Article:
Job-seeker Web site Monster Worldwide has detected a data breach that could potentially affect millions of its users.
The site, which has more than 75 million users worldwide, declined to give specific numbers, but said that users in North America and possibly Western Europe had been put at risk. Hackers accessed information that included names, phone numbers, e-mail addresses, Monster user IDs, passwords, date of birth, gender and ethnicity. For some Monster users in the US, state of residence information was also put at risk. The company does not collect financial data or Social Security Numbers.
“Immediately upon learning of the breach, we chose to notify all customers and job-seekers and began investigation,” said Nikki Richardson, VP of corporate communications for Monster. “This kind of reaching out to stakeholders will help them better defend themselves against attacks.”
Site users were alerted of the breach late last week, in a message from Monster Worldwide SVP and global chief privacy officer Patrick Manzo. The message was posted only on the site, not e-mailed. Richardson explained that the company did not send e-mails for fear that they could be used as a template for phishing messages.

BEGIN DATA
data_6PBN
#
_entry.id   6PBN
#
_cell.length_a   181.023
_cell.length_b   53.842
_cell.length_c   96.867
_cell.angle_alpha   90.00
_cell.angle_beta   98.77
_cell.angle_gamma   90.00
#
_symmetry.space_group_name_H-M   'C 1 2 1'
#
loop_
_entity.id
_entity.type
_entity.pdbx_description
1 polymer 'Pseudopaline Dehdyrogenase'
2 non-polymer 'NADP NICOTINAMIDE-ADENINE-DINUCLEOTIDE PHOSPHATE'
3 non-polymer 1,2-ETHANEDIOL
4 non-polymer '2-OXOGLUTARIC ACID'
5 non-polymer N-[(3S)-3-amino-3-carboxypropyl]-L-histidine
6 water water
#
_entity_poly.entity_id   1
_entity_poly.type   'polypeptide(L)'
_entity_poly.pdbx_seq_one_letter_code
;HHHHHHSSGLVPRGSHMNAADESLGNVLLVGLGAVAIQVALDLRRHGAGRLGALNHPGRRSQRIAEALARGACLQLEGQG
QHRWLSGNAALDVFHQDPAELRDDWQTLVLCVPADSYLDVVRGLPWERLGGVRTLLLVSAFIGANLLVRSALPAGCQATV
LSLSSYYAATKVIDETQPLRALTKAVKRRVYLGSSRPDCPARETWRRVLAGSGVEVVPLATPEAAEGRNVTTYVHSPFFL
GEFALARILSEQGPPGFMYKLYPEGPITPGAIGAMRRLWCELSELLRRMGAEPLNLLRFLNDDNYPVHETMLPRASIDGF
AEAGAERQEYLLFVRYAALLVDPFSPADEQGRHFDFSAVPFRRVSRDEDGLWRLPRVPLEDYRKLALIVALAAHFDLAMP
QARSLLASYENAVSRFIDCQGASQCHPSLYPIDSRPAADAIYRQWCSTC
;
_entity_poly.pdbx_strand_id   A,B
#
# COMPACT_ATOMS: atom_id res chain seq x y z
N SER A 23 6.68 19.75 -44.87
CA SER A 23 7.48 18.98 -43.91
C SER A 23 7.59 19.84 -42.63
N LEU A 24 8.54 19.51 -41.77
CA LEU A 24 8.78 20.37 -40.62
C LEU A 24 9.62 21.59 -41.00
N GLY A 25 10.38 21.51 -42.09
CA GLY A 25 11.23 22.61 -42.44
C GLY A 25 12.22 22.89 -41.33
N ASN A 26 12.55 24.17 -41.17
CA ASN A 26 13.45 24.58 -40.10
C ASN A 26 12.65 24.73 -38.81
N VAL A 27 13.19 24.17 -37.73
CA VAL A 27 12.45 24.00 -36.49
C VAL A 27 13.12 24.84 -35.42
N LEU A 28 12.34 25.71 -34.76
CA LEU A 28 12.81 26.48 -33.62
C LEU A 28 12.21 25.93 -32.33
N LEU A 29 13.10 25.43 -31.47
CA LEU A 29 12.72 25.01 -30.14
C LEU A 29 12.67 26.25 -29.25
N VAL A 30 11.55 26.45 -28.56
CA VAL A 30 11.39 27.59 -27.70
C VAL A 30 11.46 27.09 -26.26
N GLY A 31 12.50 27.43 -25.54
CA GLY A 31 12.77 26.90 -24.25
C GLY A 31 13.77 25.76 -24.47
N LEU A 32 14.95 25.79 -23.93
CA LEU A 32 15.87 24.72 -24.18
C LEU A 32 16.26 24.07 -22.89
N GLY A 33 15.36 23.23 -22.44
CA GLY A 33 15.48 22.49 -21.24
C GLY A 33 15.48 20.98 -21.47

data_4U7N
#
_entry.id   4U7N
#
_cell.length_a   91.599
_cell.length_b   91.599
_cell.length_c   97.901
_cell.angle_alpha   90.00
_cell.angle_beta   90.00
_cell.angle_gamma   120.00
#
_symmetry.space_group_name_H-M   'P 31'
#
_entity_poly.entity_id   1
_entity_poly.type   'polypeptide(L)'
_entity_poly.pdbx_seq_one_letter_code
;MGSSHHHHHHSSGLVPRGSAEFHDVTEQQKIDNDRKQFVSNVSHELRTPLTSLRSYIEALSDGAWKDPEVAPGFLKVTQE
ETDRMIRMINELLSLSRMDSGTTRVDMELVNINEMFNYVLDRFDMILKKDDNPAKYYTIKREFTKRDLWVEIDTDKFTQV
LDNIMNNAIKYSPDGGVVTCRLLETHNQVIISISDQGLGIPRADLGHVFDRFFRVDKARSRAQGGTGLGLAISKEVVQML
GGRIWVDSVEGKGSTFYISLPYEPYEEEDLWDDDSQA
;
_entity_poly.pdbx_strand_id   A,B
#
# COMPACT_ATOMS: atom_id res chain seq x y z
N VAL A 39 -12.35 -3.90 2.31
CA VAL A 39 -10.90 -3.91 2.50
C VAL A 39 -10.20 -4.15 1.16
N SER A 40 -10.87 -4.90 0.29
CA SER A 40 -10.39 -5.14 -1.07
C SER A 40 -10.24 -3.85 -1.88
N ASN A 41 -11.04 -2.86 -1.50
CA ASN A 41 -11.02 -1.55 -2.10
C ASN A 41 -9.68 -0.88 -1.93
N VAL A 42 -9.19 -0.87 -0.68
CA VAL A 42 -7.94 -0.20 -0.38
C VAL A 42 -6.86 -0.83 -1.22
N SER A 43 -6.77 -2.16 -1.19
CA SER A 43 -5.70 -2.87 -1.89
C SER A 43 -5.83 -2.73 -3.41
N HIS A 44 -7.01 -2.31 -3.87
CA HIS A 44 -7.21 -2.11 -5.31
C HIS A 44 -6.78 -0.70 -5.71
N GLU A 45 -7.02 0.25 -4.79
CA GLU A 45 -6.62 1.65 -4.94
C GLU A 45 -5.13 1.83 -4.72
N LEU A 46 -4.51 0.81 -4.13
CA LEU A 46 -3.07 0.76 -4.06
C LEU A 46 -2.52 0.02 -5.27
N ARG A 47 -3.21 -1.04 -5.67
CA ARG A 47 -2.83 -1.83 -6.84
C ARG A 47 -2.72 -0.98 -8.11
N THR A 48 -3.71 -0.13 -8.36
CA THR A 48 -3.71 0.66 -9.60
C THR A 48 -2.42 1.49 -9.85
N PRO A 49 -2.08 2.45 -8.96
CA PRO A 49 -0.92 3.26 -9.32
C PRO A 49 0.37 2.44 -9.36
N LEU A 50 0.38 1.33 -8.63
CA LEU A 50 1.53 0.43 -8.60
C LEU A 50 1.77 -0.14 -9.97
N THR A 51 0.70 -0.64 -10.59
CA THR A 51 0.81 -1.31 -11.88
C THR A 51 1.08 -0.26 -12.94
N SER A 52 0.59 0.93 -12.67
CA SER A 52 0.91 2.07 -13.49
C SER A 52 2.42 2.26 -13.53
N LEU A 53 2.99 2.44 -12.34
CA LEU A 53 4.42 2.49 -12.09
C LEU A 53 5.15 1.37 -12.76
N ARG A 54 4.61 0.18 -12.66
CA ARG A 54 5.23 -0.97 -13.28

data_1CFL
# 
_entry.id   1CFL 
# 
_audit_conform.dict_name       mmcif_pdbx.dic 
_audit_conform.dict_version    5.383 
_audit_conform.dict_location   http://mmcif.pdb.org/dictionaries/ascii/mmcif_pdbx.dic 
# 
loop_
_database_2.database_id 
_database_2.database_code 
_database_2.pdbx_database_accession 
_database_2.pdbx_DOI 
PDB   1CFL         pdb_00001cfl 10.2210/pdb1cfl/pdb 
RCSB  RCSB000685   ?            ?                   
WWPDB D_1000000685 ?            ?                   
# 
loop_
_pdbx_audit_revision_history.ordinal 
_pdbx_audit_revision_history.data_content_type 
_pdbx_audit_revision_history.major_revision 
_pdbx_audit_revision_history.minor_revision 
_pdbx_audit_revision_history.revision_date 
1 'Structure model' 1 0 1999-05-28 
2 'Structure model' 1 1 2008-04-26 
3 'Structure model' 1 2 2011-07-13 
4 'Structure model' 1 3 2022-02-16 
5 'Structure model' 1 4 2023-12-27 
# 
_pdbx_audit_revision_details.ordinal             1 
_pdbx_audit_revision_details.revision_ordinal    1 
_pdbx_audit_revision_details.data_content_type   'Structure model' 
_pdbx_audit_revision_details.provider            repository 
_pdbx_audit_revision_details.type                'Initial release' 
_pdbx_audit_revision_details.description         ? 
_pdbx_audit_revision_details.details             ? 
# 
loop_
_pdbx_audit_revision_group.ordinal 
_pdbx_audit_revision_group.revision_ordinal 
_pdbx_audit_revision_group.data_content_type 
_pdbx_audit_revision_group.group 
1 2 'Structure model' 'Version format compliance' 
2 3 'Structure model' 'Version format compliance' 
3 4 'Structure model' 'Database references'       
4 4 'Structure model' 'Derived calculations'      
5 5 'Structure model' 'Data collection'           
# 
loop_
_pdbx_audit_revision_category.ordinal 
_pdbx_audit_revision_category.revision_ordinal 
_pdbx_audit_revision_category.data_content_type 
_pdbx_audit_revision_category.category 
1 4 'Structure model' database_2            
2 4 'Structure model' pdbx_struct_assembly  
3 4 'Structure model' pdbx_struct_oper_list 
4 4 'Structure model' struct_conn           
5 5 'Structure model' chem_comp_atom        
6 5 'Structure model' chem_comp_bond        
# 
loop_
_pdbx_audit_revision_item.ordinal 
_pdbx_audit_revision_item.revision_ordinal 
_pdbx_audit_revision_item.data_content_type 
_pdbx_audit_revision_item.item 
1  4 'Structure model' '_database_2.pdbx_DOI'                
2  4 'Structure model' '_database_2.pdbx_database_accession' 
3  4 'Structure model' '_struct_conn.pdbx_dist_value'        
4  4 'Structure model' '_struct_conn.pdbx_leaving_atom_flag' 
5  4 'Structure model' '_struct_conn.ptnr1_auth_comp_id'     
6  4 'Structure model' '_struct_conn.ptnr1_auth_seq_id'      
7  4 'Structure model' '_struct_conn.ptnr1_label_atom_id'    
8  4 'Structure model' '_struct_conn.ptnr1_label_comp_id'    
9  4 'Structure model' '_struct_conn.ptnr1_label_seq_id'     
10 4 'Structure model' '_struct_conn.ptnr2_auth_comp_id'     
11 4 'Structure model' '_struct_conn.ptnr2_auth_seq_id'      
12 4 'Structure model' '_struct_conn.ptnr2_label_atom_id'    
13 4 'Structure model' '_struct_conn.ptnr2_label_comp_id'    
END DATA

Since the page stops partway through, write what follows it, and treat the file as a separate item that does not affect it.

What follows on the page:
E-mails were a major part of Monster’s customer care strategy in its last major data breach in August 2007. The company predicted then that data from 1.3 million users had been endangered but sent warning e-mails to all clients as a precautionary measure. At the time, Monster also added executive level staff to its Web Site Security Task Force.
Monster is now asking its users to review its security page and to be extra vigilant about phishing e-mails and other types of fraud. It also will be requiring users to change their passwords this week. The company, which, per its Web site, is working with “the appropriate law enforcement officials,” has been on the lookout for any misuse of the compromised data, but so far has not discovered any. In the last breach, there were reports of phishing e-mails sent to users.